The New York judge responsible for imposing a substantial $355 million fine in a civil fraud case against former President Donald Trump earlier this month continues to face significant criticism from attorneys and other legal experts.

Aside from imposing the hefty fine, Judge Arthur Engoron also prohibited Trump from engaging in any business activities within the state for a period of three years, while his sons, Donald Trump Jr. and Eric Trump, were barred for two years. Additionally, the two sons were individually fined $4 million each after the judge’s ruling last autumn, which found that the Trump Organization consistently engaged in fraudulent practices by manipulating asset values to secure more favorable loans.

During an interview with Fox News host Judge Jeanine Pirro last week, former deputy independent counsel Sol Wisenberg expressed his skepticism towards the ruling, describing it as “extremely dubious” and the imposed penalty as “completely out of proportion.”

“I certainly don’t see how the part of the decision that imposes a $355 million judgment is supported by the evidence because, as the judge points out in the very first paragraph of his opinion, and as you pointed out, there’s no loss from the bank,” Wisenberg told Pirro who was guest-hosting for Laura Ingraham.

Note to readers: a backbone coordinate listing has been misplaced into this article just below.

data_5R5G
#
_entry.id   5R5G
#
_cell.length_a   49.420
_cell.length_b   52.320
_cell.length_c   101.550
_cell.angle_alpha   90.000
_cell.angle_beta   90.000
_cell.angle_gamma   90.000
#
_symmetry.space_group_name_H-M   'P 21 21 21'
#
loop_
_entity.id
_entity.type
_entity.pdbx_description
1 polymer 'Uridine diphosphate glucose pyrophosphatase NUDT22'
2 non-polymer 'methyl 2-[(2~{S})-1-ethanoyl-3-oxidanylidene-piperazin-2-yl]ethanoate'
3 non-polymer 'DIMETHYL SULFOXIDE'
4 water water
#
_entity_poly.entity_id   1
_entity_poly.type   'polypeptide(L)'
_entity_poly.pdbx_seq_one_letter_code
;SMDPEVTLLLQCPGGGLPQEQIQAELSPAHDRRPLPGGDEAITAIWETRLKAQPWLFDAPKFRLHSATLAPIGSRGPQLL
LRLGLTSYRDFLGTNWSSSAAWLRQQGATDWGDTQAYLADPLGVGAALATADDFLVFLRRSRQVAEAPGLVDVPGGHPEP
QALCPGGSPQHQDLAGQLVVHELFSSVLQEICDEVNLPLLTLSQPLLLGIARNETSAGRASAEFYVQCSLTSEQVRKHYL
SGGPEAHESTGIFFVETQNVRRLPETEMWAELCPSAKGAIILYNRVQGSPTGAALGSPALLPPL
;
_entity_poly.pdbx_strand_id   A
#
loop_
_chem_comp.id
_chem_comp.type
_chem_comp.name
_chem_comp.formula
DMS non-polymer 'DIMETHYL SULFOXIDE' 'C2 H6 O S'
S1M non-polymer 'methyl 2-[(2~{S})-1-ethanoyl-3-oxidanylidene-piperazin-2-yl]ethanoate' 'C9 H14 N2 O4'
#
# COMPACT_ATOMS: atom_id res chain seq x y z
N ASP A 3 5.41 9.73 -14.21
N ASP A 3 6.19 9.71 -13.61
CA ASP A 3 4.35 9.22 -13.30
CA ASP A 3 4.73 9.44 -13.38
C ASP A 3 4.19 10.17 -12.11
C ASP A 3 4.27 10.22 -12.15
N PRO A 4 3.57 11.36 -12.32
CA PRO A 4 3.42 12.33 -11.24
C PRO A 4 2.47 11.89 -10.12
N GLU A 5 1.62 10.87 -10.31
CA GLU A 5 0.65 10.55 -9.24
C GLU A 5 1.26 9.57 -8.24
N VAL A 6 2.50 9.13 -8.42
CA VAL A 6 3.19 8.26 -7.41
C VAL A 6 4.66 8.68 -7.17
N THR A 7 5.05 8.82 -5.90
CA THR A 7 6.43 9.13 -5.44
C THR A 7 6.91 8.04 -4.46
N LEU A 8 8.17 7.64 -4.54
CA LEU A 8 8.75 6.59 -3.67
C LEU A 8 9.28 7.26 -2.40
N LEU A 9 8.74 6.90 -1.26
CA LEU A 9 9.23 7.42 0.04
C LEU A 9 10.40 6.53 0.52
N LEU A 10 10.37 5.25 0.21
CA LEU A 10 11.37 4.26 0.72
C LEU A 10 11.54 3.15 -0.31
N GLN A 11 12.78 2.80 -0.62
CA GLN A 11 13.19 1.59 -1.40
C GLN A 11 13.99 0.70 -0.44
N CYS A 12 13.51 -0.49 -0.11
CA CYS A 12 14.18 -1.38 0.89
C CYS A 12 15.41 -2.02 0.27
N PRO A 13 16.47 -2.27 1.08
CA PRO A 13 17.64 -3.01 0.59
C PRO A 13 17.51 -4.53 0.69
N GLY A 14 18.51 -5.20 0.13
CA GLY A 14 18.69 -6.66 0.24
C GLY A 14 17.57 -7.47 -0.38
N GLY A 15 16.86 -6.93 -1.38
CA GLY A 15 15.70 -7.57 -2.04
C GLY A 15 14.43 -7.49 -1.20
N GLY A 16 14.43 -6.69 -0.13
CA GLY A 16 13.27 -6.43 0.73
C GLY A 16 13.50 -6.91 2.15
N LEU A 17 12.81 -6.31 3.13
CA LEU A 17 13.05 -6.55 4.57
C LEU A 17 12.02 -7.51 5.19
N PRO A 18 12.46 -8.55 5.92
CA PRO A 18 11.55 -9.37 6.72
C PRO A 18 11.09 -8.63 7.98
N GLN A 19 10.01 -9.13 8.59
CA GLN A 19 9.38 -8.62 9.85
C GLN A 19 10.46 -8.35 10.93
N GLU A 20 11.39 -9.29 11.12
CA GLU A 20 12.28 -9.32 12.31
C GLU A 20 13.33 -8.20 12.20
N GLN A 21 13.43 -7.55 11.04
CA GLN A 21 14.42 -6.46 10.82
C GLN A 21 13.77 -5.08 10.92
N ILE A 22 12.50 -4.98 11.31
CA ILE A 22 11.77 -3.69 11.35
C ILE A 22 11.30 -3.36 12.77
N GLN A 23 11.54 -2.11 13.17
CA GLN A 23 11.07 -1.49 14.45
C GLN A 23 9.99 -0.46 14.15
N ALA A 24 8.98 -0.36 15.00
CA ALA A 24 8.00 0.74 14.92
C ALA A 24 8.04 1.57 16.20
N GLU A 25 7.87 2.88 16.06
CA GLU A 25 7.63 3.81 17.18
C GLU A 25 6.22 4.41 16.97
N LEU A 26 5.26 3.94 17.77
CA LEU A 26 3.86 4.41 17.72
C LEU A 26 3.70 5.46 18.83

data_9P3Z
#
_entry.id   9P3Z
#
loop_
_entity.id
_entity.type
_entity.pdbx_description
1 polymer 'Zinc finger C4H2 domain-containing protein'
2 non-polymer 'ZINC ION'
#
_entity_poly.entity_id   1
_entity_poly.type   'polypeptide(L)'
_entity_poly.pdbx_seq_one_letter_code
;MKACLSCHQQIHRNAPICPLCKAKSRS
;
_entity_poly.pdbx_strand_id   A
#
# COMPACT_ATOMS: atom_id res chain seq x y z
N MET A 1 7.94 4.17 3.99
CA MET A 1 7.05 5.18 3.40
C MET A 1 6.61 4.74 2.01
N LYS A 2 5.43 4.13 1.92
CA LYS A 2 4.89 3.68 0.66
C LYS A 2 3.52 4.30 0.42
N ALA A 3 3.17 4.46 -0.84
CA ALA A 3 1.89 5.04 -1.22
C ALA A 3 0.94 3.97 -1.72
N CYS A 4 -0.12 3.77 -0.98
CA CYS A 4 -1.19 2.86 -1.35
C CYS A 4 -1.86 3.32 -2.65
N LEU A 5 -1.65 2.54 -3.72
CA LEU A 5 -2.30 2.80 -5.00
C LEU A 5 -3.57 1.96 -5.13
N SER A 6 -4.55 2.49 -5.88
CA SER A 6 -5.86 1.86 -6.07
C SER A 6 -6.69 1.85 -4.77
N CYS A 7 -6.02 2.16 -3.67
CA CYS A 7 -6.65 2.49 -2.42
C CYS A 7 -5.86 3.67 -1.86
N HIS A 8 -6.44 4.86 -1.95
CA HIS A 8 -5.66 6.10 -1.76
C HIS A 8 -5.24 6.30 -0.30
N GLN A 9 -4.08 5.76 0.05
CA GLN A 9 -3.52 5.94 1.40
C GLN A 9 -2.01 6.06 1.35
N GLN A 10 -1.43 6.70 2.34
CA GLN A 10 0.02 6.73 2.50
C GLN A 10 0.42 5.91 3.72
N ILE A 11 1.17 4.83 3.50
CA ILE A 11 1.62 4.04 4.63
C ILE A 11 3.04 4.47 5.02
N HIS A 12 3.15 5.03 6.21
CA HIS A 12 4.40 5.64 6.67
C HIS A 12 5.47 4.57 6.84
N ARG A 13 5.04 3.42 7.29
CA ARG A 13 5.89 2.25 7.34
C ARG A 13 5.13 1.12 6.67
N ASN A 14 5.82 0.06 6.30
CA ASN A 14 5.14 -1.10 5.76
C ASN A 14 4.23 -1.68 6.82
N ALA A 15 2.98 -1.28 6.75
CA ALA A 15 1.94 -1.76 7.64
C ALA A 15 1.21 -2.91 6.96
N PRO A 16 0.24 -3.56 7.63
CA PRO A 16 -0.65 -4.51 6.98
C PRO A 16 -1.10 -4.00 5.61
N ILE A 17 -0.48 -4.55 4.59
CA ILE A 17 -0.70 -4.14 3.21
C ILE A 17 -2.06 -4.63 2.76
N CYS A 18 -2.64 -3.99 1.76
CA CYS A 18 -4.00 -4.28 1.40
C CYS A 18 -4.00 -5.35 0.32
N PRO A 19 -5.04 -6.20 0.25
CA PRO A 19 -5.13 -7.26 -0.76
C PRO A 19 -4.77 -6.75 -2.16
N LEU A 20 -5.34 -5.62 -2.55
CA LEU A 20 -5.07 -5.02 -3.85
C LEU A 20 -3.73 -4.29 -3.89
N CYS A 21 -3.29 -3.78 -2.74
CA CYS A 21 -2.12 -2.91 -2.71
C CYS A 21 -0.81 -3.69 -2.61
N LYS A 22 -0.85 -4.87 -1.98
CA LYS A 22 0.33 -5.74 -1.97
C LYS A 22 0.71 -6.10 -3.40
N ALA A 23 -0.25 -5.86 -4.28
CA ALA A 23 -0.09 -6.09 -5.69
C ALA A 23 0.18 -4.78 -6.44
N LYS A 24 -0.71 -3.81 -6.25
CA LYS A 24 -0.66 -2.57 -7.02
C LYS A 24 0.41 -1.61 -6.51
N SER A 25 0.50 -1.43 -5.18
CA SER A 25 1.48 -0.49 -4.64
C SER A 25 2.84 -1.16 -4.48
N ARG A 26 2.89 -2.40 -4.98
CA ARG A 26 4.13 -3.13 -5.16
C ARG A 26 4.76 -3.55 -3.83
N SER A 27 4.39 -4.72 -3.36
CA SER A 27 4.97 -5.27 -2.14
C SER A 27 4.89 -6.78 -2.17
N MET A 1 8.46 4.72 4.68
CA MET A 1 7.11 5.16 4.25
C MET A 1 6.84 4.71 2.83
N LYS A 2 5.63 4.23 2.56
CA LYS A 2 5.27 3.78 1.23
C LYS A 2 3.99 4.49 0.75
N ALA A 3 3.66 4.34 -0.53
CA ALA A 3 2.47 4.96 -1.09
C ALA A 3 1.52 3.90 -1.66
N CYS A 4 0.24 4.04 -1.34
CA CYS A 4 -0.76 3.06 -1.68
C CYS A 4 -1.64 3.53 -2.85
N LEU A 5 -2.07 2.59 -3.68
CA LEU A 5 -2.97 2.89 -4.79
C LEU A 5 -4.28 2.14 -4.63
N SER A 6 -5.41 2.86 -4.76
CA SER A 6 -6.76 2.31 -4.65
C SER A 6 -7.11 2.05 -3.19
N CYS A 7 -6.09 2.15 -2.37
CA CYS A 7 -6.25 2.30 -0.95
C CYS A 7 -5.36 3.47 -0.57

“The loans were repaid. Now, certainly, you can legally engage in fraud of all kinds if the victim doesn’t lose money, but to impose a penalty of $355 million and to bar him for three years and his sons for two years seems to me to be completely out of proportion to the actual loss here, which was zilch,” he said.

“I have a question for everybody, which is where were all of these people during the 35 years before Donald Trump became an announced candidate for president?” Wisenberg asked. “Why weren’t these people investigating this alleged fraud? People, if there is fraud going on, the U.S. attorney’s office in the Southern District of New York, the district attorney’s office in Manhattan, it doesn’t seem like they were doing their job at all, it appears there was no effort whatsoever to even look at former President Trump until he became a controversial political figure.”

“It strikes me to be constitutionally extremely dubious to basically impose $355 million judgment in a case where there is no loss,” Wisenberg added. “That is just mind-boggling to me. I have never seen a case where that happened.”